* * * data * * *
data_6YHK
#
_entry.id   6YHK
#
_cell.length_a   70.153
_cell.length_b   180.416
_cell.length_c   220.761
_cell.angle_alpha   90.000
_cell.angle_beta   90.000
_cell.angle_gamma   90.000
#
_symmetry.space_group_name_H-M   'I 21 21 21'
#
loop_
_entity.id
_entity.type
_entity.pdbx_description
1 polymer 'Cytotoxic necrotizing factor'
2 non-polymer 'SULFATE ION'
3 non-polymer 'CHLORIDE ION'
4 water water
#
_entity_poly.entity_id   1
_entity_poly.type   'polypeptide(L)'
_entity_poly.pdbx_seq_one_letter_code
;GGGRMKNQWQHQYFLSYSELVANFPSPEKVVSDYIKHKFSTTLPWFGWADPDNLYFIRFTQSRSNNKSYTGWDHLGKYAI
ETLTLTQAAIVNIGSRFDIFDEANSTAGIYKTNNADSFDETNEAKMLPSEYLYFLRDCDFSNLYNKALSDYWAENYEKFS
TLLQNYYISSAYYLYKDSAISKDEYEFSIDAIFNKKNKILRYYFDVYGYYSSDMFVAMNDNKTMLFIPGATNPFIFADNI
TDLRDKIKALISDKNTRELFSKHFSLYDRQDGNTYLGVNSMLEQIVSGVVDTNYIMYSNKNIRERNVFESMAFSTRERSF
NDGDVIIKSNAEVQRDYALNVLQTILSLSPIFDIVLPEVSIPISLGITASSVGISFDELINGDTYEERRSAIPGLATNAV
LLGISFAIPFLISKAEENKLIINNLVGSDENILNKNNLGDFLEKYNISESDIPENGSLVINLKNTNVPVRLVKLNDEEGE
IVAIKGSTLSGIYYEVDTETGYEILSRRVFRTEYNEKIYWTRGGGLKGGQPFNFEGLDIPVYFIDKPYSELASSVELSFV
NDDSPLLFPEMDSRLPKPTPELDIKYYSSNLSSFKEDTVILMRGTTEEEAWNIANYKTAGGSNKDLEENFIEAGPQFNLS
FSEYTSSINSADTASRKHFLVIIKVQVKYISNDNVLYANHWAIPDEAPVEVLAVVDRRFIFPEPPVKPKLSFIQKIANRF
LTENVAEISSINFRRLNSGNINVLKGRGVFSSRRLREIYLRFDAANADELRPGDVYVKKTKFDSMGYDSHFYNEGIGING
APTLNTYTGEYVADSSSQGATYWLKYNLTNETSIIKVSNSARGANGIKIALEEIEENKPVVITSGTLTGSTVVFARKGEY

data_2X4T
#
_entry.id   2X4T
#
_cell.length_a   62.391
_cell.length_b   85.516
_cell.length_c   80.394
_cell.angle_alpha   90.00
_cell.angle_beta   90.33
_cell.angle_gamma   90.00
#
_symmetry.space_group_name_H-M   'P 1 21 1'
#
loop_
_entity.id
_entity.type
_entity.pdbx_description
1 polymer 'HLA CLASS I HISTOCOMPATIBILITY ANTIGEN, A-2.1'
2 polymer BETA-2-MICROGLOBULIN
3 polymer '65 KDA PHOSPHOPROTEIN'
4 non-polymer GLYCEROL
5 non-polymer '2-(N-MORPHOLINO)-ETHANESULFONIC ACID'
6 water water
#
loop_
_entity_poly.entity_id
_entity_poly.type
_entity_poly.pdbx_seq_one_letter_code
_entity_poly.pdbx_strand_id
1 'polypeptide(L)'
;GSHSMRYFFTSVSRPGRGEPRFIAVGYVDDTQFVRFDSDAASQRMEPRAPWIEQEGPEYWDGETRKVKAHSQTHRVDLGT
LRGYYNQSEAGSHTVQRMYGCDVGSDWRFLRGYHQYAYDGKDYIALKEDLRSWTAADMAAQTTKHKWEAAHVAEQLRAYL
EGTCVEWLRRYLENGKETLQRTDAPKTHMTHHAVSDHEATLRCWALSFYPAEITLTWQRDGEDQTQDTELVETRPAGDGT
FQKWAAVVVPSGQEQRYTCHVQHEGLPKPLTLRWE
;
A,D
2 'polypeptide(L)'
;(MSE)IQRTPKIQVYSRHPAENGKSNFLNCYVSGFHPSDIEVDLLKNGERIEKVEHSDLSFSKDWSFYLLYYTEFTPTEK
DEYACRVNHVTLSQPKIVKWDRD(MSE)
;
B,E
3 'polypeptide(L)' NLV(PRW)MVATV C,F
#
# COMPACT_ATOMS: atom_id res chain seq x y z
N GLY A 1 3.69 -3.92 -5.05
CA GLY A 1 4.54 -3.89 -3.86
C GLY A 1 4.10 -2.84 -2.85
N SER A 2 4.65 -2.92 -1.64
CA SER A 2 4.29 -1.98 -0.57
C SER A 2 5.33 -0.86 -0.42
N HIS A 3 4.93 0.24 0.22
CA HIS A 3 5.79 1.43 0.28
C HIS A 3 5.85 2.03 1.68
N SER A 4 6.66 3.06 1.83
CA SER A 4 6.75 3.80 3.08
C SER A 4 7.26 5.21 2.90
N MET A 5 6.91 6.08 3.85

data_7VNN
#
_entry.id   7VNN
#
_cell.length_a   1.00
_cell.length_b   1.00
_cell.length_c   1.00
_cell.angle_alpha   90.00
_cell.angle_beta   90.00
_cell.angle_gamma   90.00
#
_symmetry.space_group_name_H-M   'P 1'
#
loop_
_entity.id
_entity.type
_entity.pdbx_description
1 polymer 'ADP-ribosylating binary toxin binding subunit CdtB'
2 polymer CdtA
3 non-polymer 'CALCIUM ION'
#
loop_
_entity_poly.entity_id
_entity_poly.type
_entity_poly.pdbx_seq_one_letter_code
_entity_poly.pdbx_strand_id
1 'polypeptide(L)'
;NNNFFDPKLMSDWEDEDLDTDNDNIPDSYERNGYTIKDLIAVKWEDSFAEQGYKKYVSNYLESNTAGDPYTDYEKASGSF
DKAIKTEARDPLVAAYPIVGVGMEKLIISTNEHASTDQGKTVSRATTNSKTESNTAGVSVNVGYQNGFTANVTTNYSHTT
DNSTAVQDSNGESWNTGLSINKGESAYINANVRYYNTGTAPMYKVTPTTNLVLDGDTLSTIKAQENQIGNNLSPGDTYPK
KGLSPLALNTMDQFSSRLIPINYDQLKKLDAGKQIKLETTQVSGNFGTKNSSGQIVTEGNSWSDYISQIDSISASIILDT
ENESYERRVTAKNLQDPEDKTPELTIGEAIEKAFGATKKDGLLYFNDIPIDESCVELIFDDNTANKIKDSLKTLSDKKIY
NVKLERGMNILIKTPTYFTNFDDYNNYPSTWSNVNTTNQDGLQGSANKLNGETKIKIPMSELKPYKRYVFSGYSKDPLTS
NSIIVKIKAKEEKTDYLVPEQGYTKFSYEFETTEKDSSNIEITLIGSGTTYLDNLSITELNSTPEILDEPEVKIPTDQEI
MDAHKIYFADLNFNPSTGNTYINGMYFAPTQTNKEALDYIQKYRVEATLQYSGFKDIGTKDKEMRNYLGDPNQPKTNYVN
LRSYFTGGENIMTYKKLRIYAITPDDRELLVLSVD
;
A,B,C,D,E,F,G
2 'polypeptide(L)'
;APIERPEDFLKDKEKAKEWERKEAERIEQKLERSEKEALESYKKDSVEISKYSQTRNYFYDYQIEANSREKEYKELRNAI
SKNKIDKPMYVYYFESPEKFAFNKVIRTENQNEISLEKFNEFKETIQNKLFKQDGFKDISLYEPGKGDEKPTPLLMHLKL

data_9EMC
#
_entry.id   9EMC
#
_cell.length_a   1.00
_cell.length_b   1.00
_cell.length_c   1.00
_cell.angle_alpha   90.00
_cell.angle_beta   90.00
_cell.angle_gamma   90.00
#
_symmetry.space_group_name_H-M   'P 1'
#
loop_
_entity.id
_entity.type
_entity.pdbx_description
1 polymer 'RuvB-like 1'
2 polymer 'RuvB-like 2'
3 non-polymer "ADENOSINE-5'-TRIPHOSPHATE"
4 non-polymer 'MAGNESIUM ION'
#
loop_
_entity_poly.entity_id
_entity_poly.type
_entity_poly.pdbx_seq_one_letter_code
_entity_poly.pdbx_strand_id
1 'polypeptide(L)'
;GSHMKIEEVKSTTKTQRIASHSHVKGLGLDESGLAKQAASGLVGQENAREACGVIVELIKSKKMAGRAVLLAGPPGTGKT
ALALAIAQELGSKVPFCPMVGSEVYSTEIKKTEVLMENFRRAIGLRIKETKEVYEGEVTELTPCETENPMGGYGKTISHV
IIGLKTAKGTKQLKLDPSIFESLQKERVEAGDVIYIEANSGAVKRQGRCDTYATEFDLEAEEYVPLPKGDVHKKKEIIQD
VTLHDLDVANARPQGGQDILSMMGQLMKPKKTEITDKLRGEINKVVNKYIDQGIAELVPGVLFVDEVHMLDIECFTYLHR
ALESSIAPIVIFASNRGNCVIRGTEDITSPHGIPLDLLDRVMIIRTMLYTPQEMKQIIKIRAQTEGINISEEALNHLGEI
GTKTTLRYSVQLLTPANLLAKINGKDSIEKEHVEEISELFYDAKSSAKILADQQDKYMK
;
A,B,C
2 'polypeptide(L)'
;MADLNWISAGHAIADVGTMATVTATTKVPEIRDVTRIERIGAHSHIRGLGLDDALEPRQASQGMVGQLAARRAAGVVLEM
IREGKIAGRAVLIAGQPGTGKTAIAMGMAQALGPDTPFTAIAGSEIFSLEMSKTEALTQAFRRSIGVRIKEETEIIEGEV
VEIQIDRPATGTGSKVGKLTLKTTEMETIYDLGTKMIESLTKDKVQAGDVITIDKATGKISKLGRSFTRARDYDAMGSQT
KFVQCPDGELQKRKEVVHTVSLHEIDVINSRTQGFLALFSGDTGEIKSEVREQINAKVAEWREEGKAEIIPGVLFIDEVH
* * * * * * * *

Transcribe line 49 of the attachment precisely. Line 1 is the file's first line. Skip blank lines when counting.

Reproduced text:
#